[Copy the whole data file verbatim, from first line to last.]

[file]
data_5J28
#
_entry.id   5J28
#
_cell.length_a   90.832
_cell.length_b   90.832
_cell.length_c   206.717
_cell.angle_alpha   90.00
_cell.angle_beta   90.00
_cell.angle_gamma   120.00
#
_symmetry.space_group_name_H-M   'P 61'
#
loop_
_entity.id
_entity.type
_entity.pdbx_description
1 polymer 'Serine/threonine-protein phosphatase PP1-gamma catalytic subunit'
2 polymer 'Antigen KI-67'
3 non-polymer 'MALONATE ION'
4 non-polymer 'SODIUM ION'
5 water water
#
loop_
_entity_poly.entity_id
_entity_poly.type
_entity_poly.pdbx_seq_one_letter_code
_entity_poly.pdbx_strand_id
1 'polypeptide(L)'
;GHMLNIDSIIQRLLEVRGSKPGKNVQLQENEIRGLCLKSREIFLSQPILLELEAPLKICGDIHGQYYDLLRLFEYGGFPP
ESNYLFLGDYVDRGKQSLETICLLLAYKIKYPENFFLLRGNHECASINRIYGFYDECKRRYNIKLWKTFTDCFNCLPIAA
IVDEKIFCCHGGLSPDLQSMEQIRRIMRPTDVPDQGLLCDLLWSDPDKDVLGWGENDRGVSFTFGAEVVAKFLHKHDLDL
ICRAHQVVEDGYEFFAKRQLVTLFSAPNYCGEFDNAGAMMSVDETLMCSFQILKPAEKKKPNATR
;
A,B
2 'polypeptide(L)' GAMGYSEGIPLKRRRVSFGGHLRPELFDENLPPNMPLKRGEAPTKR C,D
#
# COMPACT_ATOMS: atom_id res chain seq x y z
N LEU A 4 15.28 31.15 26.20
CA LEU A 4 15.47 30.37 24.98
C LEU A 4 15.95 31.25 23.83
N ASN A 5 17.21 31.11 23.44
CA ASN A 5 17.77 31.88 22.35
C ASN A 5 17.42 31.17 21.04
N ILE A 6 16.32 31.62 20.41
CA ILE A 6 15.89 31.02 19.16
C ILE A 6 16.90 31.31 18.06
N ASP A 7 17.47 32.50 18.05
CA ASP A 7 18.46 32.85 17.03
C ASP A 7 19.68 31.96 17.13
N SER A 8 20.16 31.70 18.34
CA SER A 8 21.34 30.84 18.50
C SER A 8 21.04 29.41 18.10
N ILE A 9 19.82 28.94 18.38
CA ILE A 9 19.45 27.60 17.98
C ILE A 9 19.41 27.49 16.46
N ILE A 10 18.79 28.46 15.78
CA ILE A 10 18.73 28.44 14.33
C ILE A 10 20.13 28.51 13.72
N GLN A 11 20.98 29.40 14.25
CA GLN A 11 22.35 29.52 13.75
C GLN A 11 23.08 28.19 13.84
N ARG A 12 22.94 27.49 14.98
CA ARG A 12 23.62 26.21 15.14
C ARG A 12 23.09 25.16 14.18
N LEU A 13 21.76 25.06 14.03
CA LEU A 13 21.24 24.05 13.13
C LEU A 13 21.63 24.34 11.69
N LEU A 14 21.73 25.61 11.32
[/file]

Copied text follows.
data_5J28
#
_entry.id   5J28
#
_cell.length_a   90.832
_cell.length_b   90.832
_cell.length_c   206.717
_cell.angle_alpha   90.00
_cell.angle_beta   90.00
_cell.angle_gamma   120.00
#
_symmetry.space_group_name_H-M   'P 61'
#
loop_
_entity.id
_entity.type
_entity.pdbx_description
1 polymer 'Serine/threonine-protein phosphatase PP1-gamma catalytic subunit'
2 polymer 'Antigen KI-67'
3 non-polymer 'MALONATE ION'
4 non-polymer 'SODIUM ION'
5 water water
#
loop_
_entity_poly.entity_id
_entity_poly.type
_entity_poly.pdbx_seq_one_letter_code
_entity_poly.pdbx_strand_id
1 'polypeptide(L)'
;GHMLNIDSIIQRLLEVRGSKPGKNVQLQENEIRGLCLKSREIFLSQPILLELEAPLKICGDIHGQYYDLLRLFEYGGFPP
ESNYLFLGDYVDRGKQSLETICLLLAYKIKYPENFFLLRGNHECASINRIYGFYDECKRRYNIKLWKTFTDCFNCLPIAA
IVDEKIFCCHGGLSPDLQSMEQIRRIMRPTDVPDQGLLCDLLWSDPDKDVLGWGENDRGVSFTFGAEVVAKFLHKHDLDL
ICRAHQVVEDGYEFFAKRQLVTLFSAPNYCGEFDNAGAMMSVDETLMCSFQILKPAEKKKPNATR
;
A,B
2 'polypeptide(L)' GAMGYSEGIPLKRRRVSFGGHLRPELFDENLPPNMPLKRGEAPTKR C,D
#
# COMPACT_ATOMS: atom_id res chain seq x y z
N LEU A 4 15.28 31.15 26.20
CA LEU A 4 15.47 30.37 24.98
C LEU A 4 15.95 31.25 23.83
N ASN A 5 17.21 31.11 23.44
CA ASN A 5 17.77 31.88 22.35
C ASN A 5 17.42 31.17 21.04
N ILE A 6 16.32 31.62 20.41
CA ILE A 6 15.89 31.02 19.16
C ILE A 6 16.90 31.31 18.06
N ASP A 7 17.47 32.50 18.05
CA ASP A 7 18.46 32.85 17.03
C ASP A 7 19.68 31.96 17.13
N SER A 8 20.16 31.70 18.34
CA SER A 8 21.34 30.84 18.50
C SER A 8 21.04 29.41 18.10
N ILE A 9 19.82 28.94 18.38
CA ILE A 9 19.45 27.60 17.98
C ILE A 9 19.41 27.49 16.46
N ILE A 10 18.79 28.46 15.78
CA ILE A 10 18.73 28.44 14.33
C ILE A 10 20.13 28.51 13.72
N GLN A 11 20.98 29.40 14.25
CA GLN A 11 22.35 29.52 13.75
C GLN A 11 23.08 28.19 13.84
N ARG A 12 22.94 27.49 14.98
CA ARG A 12 23.62 26.21 15.14
C ARG A 12 23.09 25.16 14.18
N LEU A 13 21.76 25.06 14.03
CA LEU A 13 21.24 24.05 13.13
C LEU A 13 21.63 24.34 11.69
N LEU A 14 21.73 25.61 11.32